I came to study physics somewhat by chance, but as soon as I heard about particle physics, it was immediately obvious to me that this is something that I find extremely interesting and wanted to study. When I finished my PhD, we were collecting lots of data and I wanted to look for the Higgs boson because it's an important particle and was the only particle missing from the Standard Model.

2. What are the best parts of your job?

 There are many great parts about my job. The privilege of being able to understand deep questions about how the universe works is probably the best. I also get to work with smart people from all over the world and to travel to interesting places.

3. What are the worst parts of your job?

Not much, but if you push me, I guess I'd have to say too many meetings.

4. What is the Higgs Boson?

Higgs Boson particle
The Higgs boson is a particle that is thought to be responsible for particle masses. It was first predicted back in the 1960s and discovered by my experiment (ATLAS) and another one (CMS) only in 2012. We collide protons traveling at close to the speed of light and destroy them to use that energy to produce Higgs bosons. The Higgs boson is very unstable and decays almost immediately to other particles in the Standard Model.

5. What current research are you working on?

Right now I'm working to study how the Higgs interacts with quarks. In the Standard Model, the Higgs is predicted to interact with all particles that have mass and for the strength of the interaction to be proportional to the particle mass. The quarks have a wide range of masses so this makes them particularly interesting to study to try to understand if this particle that we've discovered is the Higgs boson as predicted by the Standard Model. 

Want to learn more about Heather Gray and the Higgs Boson? Join us on Wednesday, January 9 at Terra Linda High School from 7:30 PM - 8:30 PM in Room 207!

Monday, January 7, 2019

"Green Building Standards" - An Interview with CEO of BREEAM USA, Barry Giles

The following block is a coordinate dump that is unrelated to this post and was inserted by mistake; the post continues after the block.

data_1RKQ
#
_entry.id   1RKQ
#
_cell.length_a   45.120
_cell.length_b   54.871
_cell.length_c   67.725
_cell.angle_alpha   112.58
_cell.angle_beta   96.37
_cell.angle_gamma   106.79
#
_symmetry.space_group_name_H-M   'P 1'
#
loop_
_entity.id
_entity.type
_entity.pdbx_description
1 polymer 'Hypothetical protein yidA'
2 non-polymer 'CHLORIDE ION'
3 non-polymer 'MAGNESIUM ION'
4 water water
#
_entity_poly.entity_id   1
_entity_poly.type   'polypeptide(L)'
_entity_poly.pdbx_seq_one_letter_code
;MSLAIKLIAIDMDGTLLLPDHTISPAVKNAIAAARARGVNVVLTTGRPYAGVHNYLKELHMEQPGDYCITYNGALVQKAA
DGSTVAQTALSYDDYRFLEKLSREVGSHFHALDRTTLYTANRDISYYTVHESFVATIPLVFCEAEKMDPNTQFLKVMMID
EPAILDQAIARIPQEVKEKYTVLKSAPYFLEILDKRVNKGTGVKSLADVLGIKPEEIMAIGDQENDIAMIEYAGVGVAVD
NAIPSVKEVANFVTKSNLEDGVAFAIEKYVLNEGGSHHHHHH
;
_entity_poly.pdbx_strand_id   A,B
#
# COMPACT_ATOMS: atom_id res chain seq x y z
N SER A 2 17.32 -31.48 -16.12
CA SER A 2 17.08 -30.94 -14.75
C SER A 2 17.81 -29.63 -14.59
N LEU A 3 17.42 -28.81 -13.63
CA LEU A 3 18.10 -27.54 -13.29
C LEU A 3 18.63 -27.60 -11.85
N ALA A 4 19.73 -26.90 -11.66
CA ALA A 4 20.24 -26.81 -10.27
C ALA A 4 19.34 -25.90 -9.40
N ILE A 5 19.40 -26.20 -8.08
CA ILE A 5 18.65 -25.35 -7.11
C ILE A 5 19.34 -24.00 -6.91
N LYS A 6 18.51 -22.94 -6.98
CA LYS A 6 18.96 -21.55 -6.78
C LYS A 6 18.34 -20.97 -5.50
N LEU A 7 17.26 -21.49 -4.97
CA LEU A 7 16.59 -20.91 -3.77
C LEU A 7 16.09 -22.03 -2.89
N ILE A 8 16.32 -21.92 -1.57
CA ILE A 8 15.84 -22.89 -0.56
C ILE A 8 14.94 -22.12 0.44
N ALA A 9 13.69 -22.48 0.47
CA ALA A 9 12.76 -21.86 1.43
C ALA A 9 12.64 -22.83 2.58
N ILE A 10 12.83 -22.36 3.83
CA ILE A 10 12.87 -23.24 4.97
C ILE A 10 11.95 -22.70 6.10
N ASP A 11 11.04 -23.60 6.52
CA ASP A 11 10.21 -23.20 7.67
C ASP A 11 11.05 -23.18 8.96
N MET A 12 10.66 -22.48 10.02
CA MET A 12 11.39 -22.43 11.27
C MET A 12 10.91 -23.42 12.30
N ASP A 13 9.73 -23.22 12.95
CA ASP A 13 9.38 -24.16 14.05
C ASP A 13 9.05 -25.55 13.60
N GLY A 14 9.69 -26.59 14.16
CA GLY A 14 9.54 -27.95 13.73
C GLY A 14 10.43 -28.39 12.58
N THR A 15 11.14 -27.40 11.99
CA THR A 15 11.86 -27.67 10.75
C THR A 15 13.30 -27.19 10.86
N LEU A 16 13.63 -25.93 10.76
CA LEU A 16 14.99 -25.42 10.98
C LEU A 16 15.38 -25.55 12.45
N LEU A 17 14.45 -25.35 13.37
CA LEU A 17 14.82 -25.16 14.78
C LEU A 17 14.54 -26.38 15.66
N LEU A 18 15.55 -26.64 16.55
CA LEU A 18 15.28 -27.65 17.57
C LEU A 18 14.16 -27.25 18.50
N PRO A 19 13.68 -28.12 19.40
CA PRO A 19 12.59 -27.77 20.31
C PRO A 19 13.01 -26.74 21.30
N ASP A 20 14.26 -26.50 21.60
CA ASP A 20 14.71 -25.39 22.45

by Shoshana Harlem, Terra Linda High School

Barry Giles
Barry Giles has worked as an engineer, general contractor, systems operator, and a facilities supervisor. In 2016, he was appointed CEO of BREEAM USA. BREEAM USA is the original green building rating system created in 1990 in the United Kingdom. Barry also helps think of practical approaches to green building.

       1. What made you want to work for BREEAM USA?
The only realistic 'green building rating system' in use in the USA is the US Green Building Councils' LEED program. For existing buildings that program has many prerequisites that stop many buildings getting into its program. BREEAM dispenses with those prerequisites and allows all buildings to make a start.

       2. What are the best parts of your job?
   The best parts of my job are working with great buildings and great clients.

       3. What are the worst parts of your job?
   The worst part of my job is t.ravel

       4. What is your practical approach to green building?
   My practical approach to green building is to be efficient in your pays off 3:1.

       5. What current research are you working on?
 I am currently trying to get multifamily apartment complexes to be more efficient.

Want to learn more about Barry Giles and green building? Join us on Wednesday, January 16 at Terra Linda High School from 7:30 PM - 8:30 PM in Room 207!

Sunday, January 6, 2019

Winter - Spring 2019 Marin Science Seminars Announced!

Join us and learn!

Marin Science Seminar sessions take place on Wednesday evenings from 7:30 - 8:30 at Terra Linda High School (320 Nova Albion) Room 207 in San Rafael. See the Contact page for directions.
Download the Winter-Spring 2019 flyer here. - Subscribe to our newsletter to be informed when new events are scheduled. An archive of previous talks 2008 - previous year can be found here: MSS Calendar Archives (opens in a new tab/window)

Winter - Spring 2019
  • 9: “The Higgs Boson” with Heather Gray PhD of UC Berkeley and Lawrence Berkeley Labs
  • 16: “Green Building Standards: How to Make Existing Buildings Healthier and Better for the Environment” with Barry Giles, CEO of BREEAM USA
  • 13: “The Deep Roots of Climate Skepticism: Merchants of Doubt” with Warren Wiscombe PhD of NASA Goddard
  • 27:  NEW DATE!Air Quality in the Bay Area and Around the World” with Kaitlyn Lieschke of Ramboll, Novato
  • 13: “Dental and Medical Education Simulation Workshop!” with Rich Fidler PhD, Dr. Sheryl Miyazaki and the VAMC SF Medical Simulation Team
  • 3: “Myths of Astronomy” with Thomas Targett PhD of Sonoma State University

"Transportation Research Panel" - An Interview with En-Ya Zhang from the MSEL Transportation Team

by Shoshana Harlem, Terra Linda High School En-Ya Zhang is a Sophomore at Terra Linda High School. She is part of MSEL's Transportati...

About Us

Marin Science Seminar is a one-hour science lecture/presentation with a question and answer period open to all interested local teenagers, educators and community. Seminar sessions are held 12 Wednesday evenings during the school year, from 7:30 to 8:30 pm in room 207 at Terra Linda High School, 320 Nova Albion Way, San Rafael. Seminar speakers are scientists, mathematicians, engineers, physicians, technologists and computer programmers. The topics presented are in a specific area of the speaker’s expertise, geared to interested high school students.